Continuing one of the themes from my last blog and, particularly, some of the sentiments in ‘the Hot Chocolate Story’ at the end. I’m inviting you to take a slightly different route into planning your goals for 2018 than what you might have done before.

Instead of starting with a list what you haven’t got or achieved, how about starting the process with a list of what you have got, what you have achieved in 2017 (or earlier) and what you like or love about your life right now?

A kind of gratitude journal, in effect.

And please do spend a few moments, at least, appreciating all this.

This might help you identify who or what in your life are worth keeping, preserving, nurturing, spending more time on or with – before you add in anything else. This could help you focus on the people and the other things in your life, now, what you wouldn’t want to lose/lose sight of once you get caught up in the process of going after other things or changing what you have.

I think ‘The Hot Chocolate Story’ is a great metaphor for how we often become distracted by the ‘trappings’ of life and miss out on the core of what matters – the ‘hot chocolate’ itself.

So, if you haven’t read it, I encourage you to have a quick read – and then think again about what you have already – and ask yourself:

  • what do I really value – what matters?
  • if I could devise my own personal definition of success or happiness, what would that look like?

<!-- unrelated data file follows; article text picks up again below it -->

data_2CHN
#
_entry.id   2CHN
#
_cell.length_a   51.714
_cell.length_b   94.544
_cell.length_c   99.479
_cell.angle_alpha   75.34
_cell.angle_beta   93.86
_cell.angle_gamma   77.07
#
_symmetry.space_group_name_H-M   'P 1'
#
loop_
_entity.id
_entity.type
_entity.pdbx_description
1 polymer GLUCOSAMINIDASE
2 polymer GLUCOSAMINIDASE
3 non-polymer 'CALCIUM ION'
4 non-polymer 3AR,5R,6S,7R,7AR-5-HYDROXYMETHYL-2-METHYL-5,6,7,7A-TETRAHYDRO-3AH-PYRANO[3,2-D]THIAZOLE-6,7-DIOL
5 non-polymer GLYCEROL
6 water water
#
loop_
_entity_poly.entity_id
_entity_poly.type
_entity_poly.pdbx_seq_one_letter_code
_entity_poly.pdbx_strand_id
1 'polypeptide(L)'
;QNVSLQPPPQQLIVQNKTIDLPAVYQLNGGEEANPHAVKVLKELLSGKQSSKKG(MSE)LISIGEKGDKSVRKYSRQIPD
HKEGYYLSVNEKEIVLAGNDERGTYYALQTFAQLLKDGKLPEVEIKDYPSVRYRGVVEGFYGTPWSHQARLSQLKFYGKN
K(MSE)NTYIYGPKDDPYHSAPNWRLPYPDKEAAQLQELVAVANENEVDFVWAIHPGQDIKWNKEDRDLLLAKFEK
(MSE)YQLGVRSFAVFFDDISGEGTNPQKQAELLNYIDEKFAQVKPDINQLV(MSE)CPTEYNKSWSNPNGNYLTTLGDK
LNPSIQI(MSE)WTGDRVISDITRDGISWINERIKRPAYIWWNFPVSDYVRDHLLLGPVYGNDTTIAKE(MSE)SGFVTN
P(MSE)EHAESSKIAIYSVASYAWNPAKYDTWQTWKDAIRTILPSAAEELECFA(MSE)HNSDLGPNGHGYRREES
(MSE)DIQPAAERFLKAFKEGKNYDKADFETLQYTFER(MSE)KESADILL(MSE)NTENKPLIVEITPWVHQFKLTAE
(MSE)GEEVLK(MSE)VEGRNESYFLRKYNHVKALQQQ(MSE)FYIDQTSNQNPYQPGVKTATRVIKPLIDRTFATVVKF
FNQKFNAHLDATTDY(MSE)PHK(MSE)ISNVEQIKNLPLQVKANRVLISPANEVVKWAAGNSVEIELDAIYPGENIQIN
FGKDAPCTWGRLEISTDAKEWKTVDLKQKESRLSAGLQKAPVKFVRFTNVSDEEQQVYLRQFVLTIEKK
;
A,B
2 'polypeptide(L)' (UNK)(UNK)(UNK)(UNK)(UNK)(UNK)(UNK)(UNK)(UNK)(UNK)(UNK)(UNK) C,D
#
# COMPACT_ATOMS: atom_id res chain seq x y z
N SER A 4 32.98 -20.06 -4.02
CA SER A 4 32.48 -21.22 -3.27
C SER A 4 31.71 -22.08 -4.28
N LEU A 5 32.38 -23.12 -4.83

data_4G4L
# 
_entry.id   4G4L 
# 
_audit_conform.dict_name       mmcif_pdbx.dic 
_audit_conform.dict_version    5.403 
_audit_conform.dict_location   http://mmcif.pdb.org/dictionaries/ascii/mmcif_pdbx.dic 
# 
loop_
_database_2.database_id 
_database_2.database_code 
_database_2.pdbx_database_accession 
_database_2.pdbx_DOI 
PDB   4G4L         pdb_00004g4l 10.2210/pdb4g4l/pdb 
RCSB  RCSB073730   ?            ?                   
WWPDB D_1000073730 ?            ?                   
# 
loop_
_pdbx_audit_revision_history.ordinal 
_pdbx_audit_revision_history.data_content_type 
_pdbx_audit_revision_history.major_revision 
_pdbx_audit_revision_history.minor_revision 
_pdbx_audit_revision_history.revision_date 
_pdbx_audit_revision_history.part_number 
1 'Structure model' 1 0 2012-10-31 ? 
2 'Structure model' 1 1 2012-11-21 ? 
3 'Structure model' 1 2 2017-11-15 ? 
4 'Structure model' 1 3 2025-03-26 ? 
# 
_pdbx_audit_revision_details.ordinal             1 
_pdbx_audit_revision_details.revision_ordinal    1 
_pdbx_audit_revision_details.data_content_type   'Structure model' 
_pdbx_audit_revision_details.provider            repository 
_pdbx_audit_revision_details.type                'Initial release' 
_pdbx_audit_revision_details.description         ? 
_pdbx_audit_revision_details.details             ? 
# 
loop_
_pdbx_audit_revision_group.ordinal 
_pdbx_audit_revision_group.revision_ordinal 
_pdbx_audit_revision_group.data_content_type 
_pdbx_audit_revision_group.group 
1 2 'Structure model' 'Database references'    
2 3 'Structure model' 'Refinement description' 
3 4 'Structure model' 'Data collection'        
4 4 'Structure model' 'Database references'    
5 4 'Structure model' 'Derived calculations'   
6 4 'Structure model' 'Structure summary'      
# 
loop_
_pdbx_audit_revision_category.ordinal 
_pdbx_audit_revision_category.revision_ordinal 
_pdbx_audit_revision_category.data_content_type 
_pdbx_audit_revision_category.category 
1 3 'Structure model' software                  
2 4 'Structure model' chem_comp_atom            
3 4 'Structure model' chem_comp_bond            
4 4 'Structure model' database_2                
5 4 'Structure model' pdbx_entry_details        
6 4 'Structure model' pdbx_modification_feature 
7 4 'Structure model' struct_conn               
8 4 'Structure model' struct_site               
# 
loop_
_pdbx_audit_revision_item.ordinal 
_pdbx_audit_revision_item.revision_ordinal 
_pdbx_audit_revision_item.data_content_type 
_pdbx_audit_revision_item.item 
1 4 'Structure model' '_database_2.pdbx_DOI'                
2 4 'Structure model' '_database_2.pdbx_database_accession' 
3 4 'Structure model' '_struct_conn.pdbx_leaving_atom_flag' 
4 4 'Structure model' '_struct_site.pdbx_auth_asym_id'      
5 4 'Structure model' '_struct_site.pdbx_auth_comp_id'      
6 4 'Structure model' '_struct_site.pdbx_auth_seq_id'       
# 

Once you have your priorities sorted, a good next step is to decide what you want to:

  • keep doing
  • stop doing
  • do differently
  • start doing

Once you know what’s in each category, decide where to start. It’s OK to want to change a few things but, if you try to change too many things all at once, you might dilute your focus and be more likely to feel overwhelmed and discouraged later on.

Maybe choose one big thing and a couple of smaller ones to get you going and allow time and energy for these to become embedded into new habits first, before building in other things later on?

Consider the mini habits approach to planning ways in which you could incorporate  some things without making the process unnecessarily difficult – give yourself the best chance of success.

oakStarting off in a small way at first can often be a surer way to succeed than launching straight into a grand plan.

Perhaps you might even be able to introduce an element of fun or reward into the process, too?

From little acorns grow mighty oaks….